Recognize talent

A robust strategy to attract and retain Supply Chain talent is becoming ever more necessary. Even more than today, companies will call on temporary flexible expertise (via operational consultants and contractors). In addition, partnerships with universities and other organizations will allow to develop flexible programs that are preparing current and future industry professionals for the Supply Chains of tomorrow. Young people, women, and minorities are also increasingly being encouraged to pursue a Supply Chain career.

Recruiting talent

Today you still have many companies that have a very pyramidal structure with directors, managers and then the operational team. Today these companies are automating so you will have more and more processes that will be automated and managed by machines and for that, you need Supply Chain “superheroes” who are both able to manage projects and who are able to analyze much more work data and different departments. They must also be able to understand business and technology. But these profiles are extremely difficult to find on the market today. I personally had a lot of trouble finding talent with this kind of profile and therefore I also try to motivate and train as many people as possible on these new skills through this site.

Retaining talent

It is extremely difficult to retain your supply chain talents. Especially since the new generations do not have the same expectations as the old generations. If you don’t meet their needs and expectations, they will update their resume or LinkedIn and change companies or maybe go on a short trip. I am exaggerating a bit of course, but it’s really a challenge for every company so it’s a question you really need to ask yourself: how to identify and retain your talents in the long term to be able to transform your Supply Chain and implement all these innovations.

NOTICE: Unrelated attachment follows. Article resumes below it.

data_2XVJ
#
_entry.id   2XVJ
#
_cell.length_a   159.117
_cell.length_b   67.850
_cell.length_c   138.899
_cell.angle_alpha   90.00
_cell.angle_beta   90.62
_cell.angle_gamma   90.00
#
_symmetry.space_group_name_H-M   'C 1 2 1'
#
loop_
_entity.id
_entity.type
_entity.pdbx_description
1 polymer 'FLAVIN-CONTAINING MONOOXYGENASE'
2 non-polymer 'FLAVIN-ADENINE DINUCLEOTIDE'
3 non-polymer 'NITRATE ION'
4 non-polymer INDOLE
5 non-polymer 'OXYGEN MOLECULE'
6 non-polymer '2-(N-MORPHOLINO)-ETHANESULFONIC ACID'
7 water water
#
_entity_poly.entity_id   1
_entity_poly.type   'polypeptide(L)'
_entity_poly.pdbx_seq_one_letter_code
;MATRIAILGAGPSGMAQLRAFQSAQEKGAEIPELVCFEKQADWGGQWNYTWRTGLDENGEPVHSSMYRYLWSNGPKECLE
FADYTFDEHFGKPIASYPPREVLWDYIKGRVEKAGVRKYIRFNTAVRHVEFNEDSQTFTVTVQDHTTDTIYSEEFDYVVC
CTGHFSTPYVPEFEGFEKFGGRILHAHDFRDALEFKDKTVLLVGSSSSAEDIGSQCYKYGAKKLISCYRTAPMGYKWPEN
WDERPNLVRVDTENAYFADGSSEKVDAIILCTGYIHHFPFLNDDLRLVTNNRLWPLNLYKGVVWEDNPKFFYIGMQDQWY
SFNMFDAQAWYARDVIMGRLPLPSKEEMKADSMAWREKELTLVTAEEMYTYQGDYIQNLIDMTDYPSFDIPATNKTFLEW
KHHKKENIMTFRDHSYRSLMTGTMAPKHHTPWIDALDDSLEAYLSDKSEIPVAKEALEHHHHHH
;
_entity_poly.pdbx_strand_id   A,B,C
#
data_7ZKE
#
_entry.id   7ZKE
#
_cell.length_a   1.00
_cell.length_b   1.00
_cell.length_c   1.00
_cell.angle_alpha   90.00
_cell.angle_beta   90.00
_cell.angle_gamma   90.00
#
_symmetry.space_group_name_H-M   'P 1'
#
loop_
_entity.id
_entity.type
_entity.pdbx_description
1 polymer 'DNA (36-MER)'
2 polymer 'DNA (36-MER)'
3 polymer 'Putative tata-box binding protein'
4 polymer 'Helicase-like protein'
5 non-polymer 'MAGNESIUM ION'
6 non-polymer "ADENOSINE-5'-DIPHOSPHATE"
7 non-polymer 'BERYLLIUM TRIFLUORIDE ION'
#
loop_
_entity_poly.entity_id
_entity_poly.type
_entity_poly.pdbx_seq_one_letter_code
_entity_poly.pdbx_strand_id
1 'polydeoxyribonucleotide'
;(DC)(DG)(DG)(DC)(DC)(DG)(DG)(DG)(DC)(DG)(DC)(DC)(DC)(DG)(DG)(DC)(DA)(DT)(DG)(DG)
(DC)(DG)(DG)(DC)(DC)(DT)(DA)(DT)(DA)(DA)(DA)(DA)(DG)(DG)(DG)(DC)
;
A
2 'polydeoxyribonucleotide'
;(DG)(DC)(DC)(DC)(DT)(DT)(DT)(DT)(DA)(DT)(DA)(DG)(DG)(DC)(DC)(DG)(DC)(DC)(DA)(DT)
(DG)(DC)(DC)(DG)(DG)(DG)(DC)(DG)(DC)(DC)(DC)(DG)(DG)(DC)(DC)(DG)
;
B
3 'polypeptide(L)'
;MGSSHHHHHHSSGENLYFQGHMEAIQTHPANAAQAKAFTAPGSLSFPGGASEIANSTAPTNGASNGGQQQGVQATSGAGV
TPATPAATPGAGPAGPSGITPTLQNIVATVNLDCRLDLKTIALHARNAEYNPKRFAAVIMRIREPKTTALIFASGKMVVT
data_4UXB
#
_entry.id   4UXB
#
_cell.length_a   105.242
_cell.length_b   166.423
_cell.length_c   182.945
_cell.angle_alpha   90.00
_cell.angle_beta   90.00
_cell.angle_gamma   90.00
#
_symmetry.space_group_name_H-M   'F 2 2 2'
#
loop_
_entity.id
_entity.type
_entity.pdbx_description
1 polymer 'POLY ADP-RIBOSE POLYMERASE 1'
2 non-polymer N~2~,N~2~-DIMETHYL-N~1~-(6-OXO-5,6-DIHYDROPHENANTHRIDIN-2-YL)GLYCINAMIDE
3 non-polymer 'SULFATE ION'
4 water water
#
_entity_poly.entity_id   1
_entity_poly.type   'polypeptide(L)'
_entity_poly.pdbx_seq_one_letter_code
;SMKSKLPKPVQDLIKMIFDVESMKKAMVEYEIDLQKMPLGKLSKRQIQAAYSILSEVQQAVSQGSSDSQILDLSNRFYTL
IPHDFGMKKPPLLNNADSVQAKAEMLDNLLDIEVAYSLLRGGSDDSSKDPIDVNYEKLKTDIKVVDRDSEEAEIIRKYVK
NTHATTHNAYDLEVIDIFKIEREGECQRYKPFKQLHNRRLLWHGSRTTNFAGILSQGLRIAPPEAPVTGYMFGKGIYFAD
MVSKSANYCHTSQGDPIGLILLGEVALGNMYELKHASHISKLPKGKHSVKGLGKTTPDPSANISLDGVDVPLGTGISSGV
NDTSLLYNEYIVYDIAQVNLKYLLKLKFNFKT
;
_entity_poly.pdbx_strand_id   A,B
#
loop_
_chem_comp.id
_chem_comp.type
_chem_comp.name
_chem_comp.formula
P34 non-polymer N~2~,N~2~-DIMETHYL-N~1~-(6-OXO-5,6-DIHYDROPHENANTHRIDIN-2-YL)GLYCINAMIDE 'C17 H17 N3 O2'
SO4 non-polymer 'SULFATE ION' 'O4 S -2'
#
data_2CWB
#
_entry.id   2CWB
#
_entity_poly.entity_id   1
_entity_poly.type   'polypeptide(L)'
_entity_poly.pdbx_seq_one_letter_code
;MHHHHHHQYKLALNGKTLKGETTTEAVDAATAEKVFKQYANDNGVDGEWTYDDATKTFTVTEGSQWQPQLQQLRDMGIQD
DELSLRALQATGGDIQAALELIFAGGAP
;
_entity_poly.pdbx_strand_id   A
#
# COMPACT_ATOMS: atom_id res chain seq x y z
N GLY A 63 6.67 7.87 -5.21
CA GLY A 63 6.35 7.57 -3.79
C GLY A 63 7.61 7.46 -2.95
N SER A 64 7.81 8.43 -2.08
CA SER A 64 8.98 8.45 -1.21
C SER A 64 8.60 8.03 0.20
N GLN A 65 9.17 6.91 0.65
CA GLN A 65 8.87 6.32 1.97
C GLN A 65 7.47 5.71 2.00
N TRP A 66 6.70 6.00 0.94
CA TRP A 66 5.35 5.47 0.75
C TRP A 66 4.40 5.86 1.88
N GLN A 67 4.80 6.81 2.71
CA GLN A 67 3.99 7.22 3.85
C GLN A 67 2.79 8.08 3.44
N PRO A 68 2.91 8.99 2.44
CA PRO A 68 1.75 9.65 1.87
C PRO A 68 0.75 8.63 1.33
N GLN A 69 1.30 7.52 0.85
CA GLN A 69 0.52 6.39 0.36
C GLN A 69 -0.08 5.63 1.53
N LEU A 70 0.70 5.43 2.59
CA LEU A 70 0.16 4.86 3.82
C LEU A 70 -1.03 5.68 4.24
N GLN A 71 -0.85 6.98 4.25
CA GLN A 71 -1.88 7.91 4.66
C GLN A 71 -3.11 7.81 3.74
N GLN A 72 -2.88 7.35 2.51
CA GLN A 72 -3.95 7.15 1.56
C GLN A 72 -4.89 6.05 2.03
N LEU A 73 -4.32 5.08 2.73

Diversity, Equality & Inclusion (DE&I)

Diversity, Equality & Inclusion (DE&I) is more than policies, programs, or headcounts. Equitable employers outpace their competitors by respecting the unique needs, perspectives and potential of all their team members. As a result, diverse and inclusive workplaces earn deeper trust and more commitment from their employees.

The benefits are; directly tackling racism and prejudice, an increase in employee satisfaction, stronger, more consistent employee performance, greater diversification of skills and creativity, higher prospects for innovation, a wider, more global impact and an improved company reputation.

Not enough women

The latest trend, which may be surprising for some, but there has been a lot of discussion about the fact that there are not enough women in Supply Chain. It is true that I had difficulty finding women in Supply Chain, especially from a certain level of responsibility. It’s a pity because we lack talent and I think a large part of the answer will come from women because we don’t yet have enough women in these fields, on the one hand for educational reasons, we still go through engineering schools and also for image reasons I think, where we still associate too much Supply Chain with transport and storage in warehouses, which is still very masculine.

However, these professions are really evolving with much more analytics and project management. For this reason I think that these jobs are perhaps more interesting and more attractive to women, knowing that in the Supply Chain we also have the opportunity to meet a lot of people, to travel around the world and salaries that are more and more appealing if you are part of this generation that has been able to train and update itself on new technologies.